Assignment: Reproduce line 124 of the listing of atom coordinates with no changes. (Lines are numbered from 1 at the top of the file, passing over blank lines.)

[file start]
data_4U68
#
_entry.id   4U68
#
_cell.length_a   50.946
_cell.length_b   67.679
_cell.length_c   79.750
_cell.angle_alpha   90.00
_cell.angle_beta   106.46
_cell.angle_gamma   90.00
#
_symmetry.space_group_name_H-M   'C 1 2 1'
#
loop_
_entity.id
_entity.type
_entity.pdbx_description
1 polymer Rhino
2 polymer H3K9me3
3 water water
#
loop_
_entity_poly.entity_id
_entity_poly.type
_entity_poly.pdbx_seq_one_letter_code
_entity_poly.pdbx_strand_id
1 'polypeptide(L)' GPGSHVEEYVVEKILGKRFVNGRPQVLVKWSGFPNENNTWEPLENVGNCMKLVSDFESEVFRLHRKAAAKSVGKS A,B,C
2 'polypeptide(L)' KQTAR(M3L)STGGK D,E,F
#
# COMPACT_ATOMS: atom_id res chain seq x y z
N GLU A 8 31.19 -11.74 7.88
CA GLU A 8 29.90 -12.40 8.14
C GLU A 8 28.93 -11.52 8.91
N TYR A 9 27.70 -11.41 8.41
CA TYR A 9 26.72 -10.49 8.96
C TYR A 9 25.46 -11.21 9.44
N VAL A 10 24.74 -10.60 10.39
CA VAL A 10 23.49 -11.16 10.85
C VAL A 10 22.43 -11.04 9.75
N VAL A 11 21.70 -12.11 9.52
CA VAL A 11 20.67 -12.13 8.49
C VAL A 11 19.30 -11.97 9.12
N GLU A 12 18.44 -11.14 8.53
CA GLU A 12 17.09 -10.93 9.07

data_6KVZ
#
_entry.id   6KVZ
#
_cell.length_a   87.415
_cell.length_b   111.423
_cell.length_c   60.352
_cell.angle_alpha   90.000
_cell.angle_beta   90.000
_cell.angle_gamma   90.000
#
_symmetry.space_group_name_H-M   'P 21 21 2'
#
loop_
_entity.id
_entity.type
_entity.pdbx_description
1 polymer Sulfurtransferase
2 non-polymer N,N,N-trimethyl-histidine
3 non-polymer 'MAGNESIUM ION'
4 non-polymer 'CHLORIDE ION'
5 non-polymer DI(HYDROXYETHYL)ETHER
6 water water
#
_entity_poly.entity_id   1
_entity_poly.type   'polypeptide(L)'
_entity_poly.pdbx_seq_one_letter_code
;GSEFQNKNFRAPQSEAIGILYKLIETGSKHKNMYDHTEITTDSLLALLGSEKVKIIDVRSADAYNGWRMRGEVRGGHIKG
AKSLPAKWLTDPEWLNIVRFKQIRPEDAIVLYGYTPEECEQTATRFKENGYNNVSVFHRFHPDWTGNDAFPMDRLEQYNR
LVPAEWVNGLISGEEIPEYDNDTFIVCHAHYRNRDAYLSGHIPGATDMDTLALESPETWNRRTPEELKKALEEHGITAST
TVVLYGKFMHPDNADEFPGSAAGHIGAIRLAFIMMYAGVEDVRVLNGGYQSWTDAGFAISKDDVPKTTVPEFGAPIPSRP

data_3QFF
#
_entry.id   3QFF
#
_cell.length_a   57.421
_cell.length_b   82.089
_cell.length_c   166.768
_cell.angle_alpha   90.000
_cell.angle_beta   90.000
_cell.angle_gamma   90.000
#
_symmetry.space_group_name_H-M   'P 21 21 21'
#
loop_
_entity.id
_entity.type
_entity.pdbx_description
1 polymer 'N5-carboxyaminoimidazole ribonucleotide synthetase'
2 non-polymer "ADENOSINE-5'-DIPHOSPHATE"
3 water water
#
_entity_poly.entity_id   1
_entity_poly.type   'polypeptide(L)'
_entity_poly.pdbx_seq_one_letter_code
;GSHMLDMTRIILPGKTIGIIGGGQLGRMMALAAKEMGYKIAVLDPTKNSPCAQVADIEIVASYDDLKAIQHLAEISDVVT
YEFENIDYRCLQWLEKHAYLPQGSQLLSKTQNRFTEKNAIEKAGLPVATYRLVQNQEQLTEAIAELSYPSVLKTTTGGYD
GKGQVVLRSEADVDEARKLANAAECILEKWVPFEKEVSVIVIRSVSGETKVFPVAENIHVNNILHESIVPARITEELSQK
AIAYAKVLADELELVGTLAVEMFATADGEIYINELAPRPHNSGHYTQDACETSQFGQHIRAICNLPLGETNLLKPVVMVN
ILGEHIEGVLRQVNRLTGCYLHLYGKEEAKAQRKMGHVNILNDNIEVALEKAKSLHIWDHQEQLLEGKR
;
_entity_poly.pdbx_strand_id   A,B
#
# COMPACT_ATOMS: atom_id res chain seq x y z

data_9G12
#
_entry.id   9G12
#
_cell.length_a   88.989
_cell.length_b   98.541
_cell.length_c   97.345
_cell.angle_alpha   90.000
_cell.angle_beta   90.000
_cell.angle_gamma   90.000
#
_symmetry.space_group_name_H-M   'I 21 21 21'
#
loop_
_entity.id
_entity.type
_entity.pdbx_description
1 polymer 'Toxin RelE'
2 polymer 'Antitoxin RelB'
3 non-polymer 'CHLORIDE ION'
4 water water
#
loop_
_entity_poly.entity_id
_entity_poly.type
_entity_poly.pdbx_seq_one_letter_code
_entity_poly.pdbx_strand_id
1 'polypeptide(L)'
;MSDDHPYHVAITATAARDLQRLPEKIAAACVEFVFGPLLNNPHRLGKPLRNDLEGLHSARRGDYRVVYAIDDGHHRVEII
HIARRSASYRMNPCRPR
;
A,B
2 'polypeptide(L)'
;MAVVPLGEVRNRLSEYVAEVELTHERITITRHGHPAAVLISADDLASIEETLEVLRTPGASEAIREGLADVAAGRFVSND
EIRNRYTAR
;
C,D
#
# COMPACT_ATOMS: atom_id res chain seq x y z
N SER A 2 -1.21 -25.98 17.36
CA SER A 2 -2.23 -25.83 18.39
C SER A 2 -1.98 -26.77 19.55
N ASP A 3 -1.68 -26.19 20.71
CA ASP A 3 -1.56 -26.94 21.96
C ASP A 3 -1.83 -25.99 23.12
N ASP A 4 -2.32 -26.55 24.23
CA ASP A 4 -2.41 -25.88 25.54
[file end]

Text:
_entity.type